Just returned from presenting on SEO at the May Chicago Dreamweaver Meetup. The meeting was a success, as there was a good set of questions and discussions throughout the meeting. Anyone interested in web design in the Chicago area should consider joining this meetup.
The full presentation, along with video is available online at SlideShare.com. It’s also available below.
PPC has been all the rage, with it’s fast return on results. Notice I said results, not investment. SEO has become popular again, likely due to the [wasted] dollars spent on PPC.
I see many blog posts, forum discussion thread, etc. touting one over the other. So the obvious question by those not focused on search engine marketing is “Which should I do?”
Why do we have to choose? It doesn’t seem appropriate.
Search Engine Optimization
Search Engine Optimization (SEO) is the act of tuning your site and its content to be more search engine friendly (note I said friendly, not coercive). This, like usability and accessibility, should be part of the overall site and content project plan, as well as ongoing maintenance of the site. Search Engine Optimization ensures that the site is effectively and completely crawled, it’s content is tuned for the site user and is findable via various channels, including the search engines.
Pay Per Click
Pay Per Click (PPC) is the act of creating an ad, either textual or graphical (rich media) for the sake of promoting content. This content can be informational, commercial, or promotional in nature. Marketers are usually charged a per-click rate for each ad. The rate is determined by several factors, including competition for the keywords to trigger the ad, as well as the new Quality Score from Google.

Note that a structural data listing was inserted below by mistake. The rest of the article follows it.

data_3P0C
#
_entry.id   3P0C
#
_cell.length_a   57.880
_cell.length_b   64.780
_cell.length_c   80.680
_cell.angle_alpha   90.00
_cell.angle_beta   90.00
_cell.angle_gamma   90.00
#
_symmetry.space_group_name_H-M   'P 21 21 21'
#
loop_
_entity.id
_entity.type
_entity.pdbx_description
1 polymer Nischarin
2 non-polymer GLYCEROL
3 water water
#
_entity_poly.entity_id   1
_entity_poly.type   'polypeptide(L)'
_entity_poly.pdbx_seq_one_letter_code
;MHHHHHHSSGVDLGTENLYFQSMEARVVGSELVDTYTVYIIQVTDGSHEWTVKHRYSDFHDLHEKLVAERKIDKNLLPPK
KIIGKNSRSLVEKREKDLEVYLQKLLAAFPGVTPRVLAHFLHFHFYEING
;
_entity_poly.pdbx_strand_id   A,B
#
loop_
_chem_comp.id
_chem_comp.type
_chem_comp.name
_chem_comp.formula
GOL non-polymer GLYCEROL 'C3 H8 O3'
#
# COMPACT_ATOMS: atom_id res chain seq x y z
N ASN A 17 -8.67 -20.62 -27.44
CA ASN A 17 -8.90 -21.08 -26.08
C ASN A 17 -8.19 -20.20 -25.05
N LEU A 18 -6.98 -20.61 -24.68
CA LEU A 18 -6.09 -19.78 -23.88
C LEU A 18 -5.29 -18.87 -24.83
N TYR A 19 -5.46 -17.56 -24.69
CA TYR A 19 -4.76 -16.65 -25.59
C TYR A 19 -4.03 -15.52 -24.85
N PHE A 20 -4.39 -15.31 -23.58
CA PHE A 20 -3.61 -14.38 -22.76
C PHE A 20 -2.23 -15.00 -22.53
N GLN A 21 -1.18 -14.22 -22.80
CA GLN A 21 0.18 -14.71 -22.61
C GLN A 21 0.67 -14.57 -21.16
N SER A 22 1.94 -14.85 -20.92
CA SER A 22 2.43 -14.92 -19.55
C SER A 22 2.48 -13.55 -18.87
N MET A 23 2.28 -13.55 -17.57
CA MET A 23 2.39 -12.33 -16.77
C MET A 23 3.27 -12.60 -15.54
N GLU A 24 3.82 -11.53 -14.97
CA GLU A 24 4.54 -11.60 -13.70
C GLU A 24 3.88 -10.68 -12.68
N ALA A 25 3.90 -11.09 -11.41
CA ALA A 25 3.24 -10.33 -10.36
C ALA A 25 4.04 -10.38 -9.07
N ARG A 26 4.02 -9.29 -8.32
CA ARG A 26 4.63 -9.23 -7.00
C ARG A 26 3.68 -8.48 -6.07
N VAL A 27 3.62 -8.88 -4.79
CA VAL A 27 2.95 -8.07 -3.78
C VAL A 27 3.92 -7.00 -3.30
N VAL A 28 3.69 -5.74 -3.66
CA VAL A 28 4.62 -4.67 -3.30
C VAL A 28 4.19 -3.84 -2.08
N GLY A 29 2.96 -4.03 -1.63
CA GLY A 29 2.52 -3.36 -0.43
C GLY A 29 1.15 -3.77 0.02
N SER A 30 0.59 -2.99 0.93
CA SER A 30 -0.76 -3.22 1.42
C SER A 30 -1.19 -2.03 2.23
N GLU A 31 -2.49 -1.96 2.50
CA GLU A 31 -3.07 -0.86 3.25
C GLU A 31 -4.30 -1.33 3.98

So Which Should Be Used?
Both. Here’s why…
The Flash Developer in question presented at a local Meet-up this week. A topic that was brought up repeatedly was Flash and it’s impact on SEO. The developer, who appeared (to me) to promote Flash sites stated that the lack of “on page” elements to optimize was countered by eventual links into the sites.
I’d like to offer a counter opinion. I’ll limit my soapbox to SEO, and not touch upon usability.
Flash was deemed 99% bad by Jakob Nielsen in 2000. Since then, the design & developer community has reigned in the wild, excessive, and non-standard use of Flash. It has now become an effective tool used by the web community.
I’d still like to counter the Flash developer’s remarks that on page optimization is not important, links are enough. The developer also stated that his work gets ranked.
So I perform a very brief test on his statement (the developer might know something I don’t). One of the sites in his portfolio is reytracer.com. I searched on the term “Ray Tracer.” The site was ranked; #20 (page 2). Here is how the search result appears in Google:
I recently ran across an unbelievable example of this type of bloat while I was preparing for a presentation on SEO. Here’s a link to the page, a calendar of events for a local library. The file has been altered only to hide the owner of the page.
With the page open, go to View Source.
Stumbled across this from a Google Alert. I was floored when I watched this just days prior to preparing for a SEO presentation. He covers everything I’m covering in 3 mins. 22 secs. of hip & kool.
This video is the bomb!
P.S.: You’ll find this rapper’s specs and other videos on You Tube.